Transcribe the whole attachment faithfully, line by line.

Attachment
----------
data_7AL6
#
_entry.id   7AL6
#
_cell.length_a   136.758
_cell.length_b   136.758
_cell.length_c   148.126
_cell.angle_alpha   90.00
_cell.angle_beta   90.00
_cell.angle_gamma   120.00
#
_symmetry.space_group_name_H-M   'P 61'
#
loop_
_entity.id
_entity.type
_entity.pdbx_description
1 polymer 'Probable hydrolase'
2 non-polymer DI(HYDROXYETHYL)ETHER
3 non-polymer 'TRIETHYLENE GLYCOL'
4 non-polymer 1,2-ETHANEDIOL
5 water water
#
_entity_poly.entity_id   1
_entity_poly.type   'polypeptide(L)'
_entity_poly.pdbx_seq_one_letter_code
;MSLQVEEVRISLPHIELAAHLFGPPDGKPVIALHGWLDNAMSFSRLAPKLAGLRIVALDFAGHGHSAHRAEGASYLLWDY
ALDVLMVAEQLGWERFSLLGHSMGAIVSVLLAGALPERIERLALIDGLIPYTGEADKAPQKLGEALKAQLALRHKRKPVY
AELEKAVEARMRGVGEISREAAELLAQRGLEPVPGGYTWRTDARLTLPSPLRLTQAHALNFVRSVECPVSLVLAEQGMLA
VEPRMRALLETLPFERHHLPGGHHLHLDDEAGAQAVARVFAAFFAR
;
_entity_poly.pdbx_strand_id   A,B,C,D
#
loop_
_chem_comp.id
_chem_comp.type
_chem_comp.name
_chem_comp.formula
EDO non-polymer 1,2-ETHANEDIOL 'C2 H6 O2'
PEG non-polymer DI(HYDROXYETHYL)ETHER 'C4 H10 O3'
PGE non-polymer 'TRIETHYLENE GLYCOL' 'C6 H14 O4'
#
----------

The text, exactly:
data_7AL6
#
_entry.id   7AL6
#
_cell.length_a   136.758
_cell.length_b   136.758
_cell.length_c   148.126
_cell.angle_alpha   90.00
_cell.angle_beta   90.00
_cell.angle_gamma   120.00
#
_symmetry.space_group_name_H-M   'P 61'
#
loop_
_entity.id
_entity.type
_entity.pdbx_description
1 polymer 'Probable hydrolase'
2 non-polymer DI(HYDROXYETHYL)ETHER
3 non-polymer 'TRIETHYLENE GLYCOL'
4 non-polymer 1,2-ETHANEDIOL
5 water water
#
_entity_poly.entity_id   1
_entity_poly.type   'polypeptide(L)'
_entity_poly.pdbx_seq_one_letter_code
;MSLQVEEVRISLPHIELAAHLFGPPDGKPVIALHGWLDNAMSFSRLAPKLAGLRIVALDFAGHGHSAHRAEGASYLLWDY
ALDVLMVAEQLGWERFSLLGHSMGAIVSVLLAGALPERIERLALIDGLIPYTGEADKAPQKLGEALKAQLALRHKRKPVY
AELEKAVEARMRGVGEISREAAELLAQRGLEPVPGGYTWRTDARLTLPSPLRLTQAHALNFVRSVECPVSLVLAEQGMLA
VEPRMRALLETLPFERHHLPGGHHLHLDDEAGAQAVARVFAAFFAR
;
_entity_poly.pdbx_strand_id   A,B,C,D
#
loop_
_chem_comp.id
_chem_comp.type
_chem_comp.name
_chem_comp.formula
EDO non-polymer 1,2-ETHANEDIOL 'C2 H6 O2'
PEG non-polymer DI(HYDROXYETHYL)ETHER 'C4 H10 O3'
PGE non-polymer 'TRIETHYLENE GLYCOL' 'C6 H14 O4'
#